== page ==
The combined system of document and records management often involves several workflow processes, from managing of documents to declaration of records to disposition of records. It is very seldom that the out-of-the-box functionality will match the individual nuances of any organisation, and customized workflows are almost always implemented as part of this type of solution.
Some organisations have legislative requirements for reporting on usage and adherence to process for their records management solution. For example, government organisations may be required to prove that a certain record was destroyed correctly according to their disposition policies, for FOI (Freedom Of Information) purposes. It is important to review the standard reporting features provided with SharePoint to determine whether they will include enough information to satisfy the requirements. Often a custom reporting framework will be required to extend the amount of detail captured into the standard reports.
Implementing a records management solution for any organisation can be a complex and difficult undertaking. The technology can form only a small part in a project that involves everything from analyzing how people work with their documents, all the way through to how legislation may influence the way records are maintained and destroyed.
However, the technology is often the keystone decision factor in these projects. Cost, complexity, ease of implementation, support availability – they all play an important part in deciding on the design and implementation of a technological solution.
Microsoft Office SharePoint Server provides excellent tools for collaboration and document management, and already has a large footprint in many organisations, serving as a platform for collaboration, document management, search, publishing, and custom development. It has a very distinct role to play in records management implementation as well.
Records management within SharePoint can be implemented up to the level of complexity that is required. It offers great basic-level records management capabilities out-of-the-box, well-suited to meeting the typical records management requirements for small organisations who may be implementing records management for the first time, and organisations where legislation does not heavily influence the management of records.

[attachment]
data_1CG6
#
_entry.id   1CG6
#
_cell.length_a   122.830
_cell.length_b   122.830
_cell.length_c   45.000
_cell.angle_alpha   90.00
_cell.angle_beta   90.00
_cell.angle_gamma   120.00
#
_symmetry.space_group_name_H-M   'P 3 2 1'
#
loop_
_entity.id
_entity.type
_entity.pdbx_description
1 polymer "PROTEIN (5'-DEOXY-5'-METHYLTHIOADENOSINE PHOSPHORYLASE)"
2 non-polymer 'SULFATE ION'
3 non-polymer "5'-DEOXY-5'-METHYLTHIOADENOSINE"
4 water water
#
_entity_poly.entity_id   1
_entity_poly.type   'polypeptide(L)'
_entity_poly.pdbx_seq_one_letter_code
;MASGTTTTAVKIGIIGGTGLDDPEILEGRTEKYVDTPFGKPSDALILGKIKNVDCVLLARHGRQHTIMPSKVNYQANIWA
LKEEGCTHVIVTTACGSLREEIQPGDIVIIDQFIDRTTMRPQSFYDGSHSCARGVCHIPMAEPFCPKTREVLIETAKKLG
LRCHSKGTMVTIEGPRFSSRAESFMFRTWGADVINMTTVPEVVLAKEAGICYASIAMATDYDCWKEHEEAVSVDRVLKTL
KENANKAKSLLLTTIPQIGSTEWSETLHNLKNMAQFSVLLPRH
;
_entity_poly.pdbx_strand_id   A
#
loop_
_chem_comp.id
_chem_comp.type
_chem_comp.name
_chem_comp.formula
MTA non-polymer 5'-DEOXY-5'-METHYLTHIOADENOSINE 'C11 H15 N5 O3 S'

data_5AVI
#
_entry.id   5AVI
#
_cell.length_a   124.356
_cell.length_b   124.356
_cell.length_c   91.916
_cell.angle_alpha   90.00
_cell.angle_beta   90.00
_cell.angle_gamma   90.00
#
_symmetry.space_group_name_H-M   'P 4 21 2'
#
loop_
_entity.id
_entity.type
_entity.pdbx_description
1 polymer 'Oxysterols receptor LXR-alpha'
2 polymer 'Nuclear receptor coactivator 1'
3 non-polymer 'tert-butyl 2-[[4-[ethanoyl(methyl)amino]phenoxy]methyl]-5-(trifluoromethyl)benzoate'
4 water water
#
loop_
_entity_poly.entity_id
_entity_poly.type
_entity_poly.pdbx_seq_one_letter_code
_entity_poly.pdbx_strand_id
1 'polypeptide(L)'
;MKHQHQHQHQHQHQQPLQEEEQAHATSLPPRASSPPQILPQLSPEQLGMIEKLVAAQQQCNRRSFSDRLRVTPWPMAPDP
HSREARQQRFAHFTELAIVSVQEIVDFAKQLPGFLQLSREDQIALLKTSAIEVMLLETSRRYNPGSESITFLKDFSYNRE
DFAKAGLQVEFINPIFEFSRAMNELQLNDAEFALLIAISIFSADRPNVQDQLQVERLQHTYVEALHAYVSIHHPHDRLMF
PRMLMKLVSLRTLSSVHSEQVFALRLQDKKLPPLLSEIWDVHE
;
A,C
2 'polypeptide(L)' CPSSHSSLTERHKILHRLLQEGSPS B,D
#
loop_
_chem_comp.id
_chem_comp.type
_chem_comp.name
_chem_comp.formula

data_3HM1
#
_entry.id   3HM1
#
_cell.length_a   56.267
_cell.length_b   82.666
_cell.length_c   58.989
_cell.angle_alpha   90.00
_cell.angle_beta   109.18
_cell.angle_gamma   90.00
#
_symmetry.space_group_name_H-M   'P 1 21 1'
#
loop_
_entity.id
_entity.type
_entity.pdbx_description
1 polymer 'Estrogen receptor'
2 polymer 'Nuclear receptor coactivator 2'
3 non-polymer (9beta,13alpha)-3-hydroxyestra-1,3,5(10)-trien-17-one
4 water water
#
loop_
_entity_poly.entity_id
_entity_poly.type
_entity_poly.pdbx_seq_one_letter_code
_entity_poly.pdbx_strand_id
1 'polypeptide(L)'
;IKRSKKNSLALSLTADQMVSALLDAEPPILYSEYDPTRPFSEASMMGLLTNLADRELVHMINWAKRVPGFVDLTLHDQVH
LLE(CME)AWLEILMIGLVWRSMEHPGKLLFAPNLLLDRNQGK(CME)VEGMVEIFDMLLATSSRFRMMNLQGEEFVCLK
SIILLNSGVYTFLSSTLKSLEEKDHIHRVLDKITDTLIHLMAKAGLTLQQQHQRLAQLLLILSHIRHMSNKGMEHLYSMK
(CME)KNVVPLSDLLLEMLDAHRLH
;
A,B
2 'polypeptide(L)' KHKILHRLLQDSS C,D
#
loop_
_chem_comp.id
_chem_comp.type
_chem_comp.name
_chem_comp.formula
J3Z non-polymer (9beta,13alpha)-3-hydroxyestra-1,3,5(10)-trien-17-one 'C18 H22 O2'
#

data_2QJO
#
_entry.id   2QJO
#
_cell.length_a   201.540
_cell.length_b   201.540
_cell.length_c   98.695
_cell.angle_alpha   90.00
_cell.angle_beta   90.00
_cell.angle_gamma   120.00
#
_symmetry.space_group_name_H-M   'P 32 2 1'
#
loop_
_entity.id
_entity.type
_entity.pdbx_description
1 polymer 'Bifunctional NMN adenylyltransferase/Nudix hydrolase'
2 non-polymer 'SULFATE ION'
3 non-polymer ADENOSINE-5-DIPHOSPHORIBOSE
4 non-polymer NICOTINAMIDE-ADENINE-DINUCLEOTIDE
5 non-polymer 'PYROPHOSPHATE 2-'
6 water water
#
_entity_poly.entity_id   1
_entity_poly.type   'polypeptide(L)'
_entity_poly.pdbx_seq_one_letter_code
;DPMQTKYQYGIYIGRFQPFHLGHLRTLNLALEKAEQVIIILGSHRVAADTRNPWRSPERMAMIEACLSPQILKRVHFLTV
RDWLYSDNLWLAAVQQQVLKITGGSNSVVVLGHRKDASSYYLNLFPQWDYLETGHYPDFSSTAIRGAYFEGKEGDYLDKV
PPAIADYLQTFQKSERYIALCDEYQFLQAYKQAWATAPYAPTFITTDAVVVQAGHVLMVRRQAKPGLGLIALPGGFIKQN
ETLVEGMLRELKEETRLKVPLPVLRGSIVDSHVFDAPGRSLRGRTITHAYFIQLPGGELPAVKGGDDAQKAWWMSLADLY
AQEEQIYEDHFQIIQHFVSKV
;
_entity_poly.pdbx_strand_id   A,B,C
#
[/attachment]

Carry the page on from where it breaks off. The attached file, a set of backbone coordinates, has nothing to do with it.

The DoD 5015 Resource Kit provides additional functionality, which can make an implementation compliant with the DoD 5015.2 standards and cover a large proportion of requirements with records management. The pack is fantastic in extending the built-in functionality with features that are fuller in records management functionality, allowing larger organisations or those more mature in records management more flexibility and possibilities, and easing some of the administrative overhead of records management.
However, as with any technology, the features and limitations must be well understood so that informed design decisions can be made. A proof-of-concept or pilot implementation would be advisable to model the ways of working using this solution. Microsoft Consulting Services have built experience in developing custom records management solutions to the requirements described in this article and can be engaged to assist with similar projects.
The DoD 5015 Resource Kit itself serves to show that SharePoint Server 2007 is an extensible platform, with powerful API’s and a wealth of help documentation and example solutions available in the public domain. If required, it is possible to build on this platform to adapt SharePoint to meet many different standards or ways of working. This allows solutions built using SharePoint Server 2007 to meet the stringent and complex requirements of records management in most large enterprises.
This post was written by Peter Reid and modified by James Kemp and Graham Tyler:
Microsoft Consulting Services UK